Hi all , I’ve started playing with kubernetes some time back , and i wanted to write a series of articles about it , maybe starting with the basics and syntax and finishing with the internals ( if i get time to learn it myself)
First of all , we gonna use minikube for these series , when we get to parts where minikube isn’t enough then we’ll plan something else.
You can get minikube @ https://github.com/kubernetes/minikube , but as you might expect is in brew, apt etc.
minikube will create a vm (virtualbox in my case) and install kubernetes in there , create a cluster , set up etcd so on and so forth.
So this is roughly how it would look like:
Kubectl: It is a console line tool that connects to the api to perform actions(such as create deployments , services etc)
Master: is the scheduler , not only holds the api but also takes care of write changes to etcd , manage replication , listen for dead containers that need re-spawning
Etcd: is key/value store that is used to store configuration items and labels from kubernetes , is distributed and fault tolerant . Foreign applications can also take advantage and use this component too.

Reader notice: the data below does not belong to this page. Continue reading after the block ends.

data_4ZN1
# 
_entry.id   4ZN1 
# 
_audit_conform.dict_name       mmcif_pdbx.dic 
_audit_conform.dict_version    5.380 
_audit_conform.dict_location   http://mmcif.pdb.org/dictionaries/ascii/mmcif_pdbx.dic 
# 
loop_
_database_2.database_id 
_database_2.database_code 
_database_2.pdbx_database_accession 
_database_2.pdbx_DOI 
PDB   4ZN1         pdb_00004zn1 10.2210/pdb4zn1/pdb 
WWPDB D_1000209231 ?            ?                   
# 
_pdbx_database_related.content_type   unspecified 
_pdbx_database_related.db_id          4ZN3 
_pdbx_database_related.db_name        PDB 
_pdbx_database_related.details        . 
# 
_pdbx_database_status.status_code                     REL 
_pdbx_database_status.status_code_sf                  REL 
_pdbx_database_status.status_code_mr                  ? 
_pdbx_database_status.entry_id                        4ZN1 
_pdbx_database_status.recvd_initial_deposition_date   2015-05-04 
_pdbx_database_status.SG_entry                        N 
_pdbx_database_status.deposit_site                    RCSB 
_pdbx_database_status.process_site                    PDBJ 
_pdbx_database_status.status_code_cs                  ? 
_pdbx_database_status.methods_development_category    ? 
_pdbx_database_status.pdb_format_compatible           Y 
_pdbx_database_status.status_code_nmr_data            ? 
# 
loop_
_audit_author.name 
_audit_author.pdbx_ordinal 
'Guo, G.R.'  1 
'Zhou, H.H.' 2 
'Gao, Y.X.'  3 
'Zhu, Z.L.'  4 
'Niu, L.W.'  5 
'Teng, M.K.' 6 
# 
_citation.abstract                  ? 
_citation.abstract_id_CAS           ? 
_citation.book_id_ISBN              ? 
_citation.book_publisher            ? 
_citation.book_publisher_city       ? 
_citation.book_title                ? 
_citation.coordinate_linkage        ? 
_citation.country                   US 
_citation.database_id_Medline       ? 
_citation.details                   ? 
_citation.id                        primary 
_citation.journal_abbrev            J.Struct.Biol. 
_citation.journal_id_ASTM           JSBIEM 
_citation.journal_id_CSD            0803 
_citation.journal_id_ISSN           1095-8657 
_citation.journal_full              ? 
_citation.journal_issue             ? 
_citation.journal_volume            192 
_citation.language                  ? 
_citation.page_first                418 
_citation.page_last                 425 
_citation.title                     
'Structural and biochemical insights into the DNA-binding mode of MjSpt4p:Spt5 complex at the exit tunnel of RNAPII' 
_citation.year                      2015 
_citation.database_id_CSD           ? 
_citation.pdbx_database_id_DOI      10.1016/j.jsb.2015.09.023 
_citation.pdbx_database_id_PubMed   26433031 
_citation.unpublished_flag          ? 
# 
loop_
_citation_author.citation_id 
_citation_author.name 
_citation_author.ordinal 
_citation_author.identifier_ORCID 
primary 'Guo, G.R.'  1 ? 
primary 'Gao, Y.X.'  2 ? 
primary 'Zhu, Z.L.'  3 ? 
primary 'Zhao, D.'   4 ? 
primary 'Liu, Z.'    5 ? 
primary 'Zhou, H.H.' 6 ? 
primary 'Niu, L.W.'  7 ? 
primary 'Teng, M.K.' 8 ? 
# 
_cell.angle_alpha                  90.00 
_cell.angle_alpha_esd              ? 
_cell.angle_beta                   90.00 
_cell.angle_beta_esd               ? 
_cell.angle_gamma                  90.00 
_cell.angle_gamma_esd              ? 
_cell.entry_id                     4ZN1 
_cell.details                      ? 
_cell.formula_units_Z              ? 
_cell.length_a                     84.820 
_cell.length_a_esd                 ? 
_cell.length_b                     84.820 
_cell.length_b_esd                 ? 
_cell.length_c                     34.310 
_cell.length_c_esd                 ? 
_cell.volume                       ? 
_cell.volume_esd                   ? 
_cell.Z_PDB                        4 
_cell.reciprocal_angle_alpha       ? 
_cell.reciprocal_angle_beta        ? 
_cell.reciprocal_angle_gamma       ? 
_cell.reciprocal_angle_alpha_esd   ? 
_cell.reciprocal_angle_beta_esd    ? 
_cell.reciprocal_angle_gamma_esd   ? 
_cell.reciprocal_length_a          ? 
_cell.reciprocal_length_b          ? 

Node: A “physical” box or a VM
Pod: Pod is a higher level “container” , it can contain one or many “containers” , in simple terms a Pod runs one or many Docker containers (for example) , pods run in shared contexts so certain thins will be shared amongst containers running in a pod.
Before finishing i wanted to show a little of how this looks, we will create a pod with 3 replicas of nginx
(replicas are the numbers of containers that have to be running at any given time , it could be anything)
So I’m gonna create a deployment:
apiVersion: apps/v1beta1 kind: Deployment metadata: name: nginx-deployment spec: replicas: 3 template: metadata: labels: app: nginx env: prod role: web spec: containers: - name: nginx image: nginx:1.7.9 ports: - containerPort: 80 resources: requests: cpu: 250m limits: cpu: 500m
And there it is , as simple as that.
These containers are literally unaccessible , we will need to run some sort of proxy or “service” which kubernetes thankfully provides.
So next time we shall talk about :
Services , Addresses and Scaling.